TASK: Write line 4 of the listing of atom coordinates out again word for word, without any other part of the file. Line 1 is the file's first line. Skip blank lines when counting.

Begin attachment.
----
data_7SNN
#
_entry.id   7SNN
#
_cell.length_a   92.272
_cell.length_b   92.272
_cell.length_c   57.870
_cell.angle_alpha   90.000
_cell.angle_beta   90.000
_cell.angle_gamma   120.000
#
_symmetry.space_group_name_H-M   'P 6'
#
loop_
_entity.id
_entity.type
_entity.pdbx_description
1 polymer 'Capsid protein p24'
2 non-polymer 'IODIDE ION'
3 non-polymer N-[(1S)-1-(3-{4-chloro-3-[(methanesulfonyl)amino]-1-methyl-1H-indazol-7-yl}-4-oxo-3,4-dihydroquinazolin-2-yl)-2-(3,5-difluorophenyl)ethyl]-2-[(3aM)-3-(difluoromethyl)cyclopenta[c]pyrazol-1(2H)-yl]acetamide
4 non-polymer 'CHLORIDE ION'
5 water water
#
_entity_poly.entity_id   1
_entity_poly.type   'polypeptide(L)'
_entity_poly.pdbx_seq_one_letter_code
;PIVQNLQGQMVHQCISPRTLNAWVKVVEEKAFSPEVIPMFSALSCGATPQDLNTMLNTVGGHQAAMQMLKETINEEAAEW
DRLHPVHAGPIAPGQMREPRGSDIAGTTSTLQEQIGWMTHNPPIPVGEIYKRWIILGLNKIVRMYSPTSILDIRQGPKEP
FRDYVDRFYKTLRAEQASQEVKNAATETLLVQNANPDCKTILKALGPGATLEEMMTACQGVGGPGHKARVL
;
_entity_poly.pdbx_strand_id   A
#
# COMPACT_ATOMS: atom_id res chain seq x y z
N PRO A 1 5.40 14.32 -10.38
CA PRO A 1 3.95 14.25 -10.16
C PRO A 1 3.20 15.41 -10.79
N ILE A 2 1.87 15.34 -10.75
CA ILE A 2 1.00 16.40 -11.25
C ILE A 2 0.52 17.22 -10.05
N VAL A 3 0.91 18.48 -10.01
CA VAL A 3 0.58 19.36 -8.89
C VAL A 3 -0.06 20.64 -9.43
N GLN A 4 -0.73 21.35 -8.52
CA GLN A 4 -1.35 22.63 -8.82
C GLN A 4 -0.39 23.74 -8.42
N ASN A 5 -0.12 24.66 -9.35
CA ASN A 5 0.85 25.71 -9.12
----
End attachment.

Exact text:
#